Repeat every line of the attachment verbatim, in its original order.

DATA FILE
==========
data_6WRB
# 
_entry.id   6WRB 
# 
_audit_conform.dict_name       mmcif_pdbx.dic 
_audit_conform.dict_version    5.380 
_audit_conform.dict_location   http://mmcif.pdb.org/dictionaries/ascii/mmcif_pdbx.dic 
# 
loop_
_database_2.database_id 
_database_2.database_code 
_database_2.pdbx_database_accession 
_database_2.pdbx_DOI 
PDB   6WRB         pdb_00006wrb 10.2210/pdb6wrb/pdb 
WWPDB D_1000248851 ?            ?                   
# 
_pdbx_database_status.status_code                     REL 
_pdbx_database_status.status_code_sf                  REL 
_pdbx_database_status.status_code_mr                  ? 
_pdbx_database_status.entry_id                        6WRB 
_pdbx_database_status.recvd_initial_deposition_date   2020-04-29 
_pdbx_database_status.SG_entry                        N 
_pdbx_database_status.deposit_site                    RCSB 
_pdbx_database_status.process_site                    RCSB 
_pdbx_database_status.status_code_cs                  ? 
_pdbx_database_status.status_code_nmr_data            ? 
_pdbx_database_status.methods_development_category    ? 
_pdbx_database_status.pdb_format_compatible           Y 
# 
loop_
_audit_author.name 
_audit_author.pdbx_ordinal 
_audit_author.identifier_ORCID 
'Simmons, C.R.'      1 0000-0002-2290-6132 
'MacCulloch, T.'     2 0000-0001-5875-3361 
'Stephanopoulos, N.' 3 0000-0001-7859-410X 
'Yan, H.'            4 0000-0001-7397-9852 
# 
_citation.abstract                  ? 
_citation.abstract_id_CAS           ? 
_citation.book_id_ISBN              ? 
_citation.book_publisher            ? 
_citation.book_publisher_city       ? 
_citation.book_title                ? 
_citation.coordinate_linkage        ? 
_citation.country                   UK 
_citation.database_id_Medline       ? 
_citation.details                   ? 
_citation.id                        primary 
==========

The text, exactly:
data_6WRB
# 
_entry.id   6WRB 
# 
_audit_conform.dict_name       mmcif_pdbx.dic 
_audit_conform.dict_version    5.380 
_audit_conform.dict_location   http://mmcif.pdb.org/dictionaries/ascii/mmcif_pdbx.dic 
# 
loop_
_database_2.database_id 
_database_2.database_code 
_database_2.pdbx_database_accession 
_database_2.pdbx_DOI 
PDB   6WRB         pdb_00006wrb 10.2210/pdb6wrb/pdb 
WWPDB D_1000248851 ?            ?                   
# 
_pdbx_database_status.status_code                     REL 
_pdbx_database_status.status_code_sf                  REL 
_pdbx_database_status.status_code_mr                  ? 
_pdbx_database_status.entry_id                        6WRB 
_pdbx_database_status.recvd_initial_deposition_date   2020-04-29 
_pdbx_database_status.SG_entry                        N 
_pdbx_database_status.deposit_site                    RCSB 
_pdbx_database_status.process_site                    RCSB 
_pdbx_database_status.status_code_cs                  ? 
_pdbx_database_status.status_code_nmr_data            ? 
_pdbx_database_status.methods_development_category    ? 
_pdbx_database_status.pdb_format_compatible           Y 
# 
loop_
_audit_author.name 
_audit_author.pdbx_ordinal 
_audit_author.identifier_ORCID 
'Simmons, C.R.'      1 0000-0002-2290-6132 
'MacCulloch, T.'     2 0000-0001-5875-3361 
'Stephanopoulos, N.' 3 0000-0001-7859-410X 
'Yan, H.'            4 0000-0001-7397-9852 
# 
_citation.abstract                  ? 
_citation.abstract_id_CAS           ? 
_citation.book_id_ISBN              ? 
_citation.book_publisher            ? 
_citation.book_publisher_city       ? 
_citation.book_title                ? 
_citation.coordinate_linkage        ? 
_citation.country                   UK 
_citation.database_id_Medline       ? 
_citation.details                   ? 
_citation.id                        primary 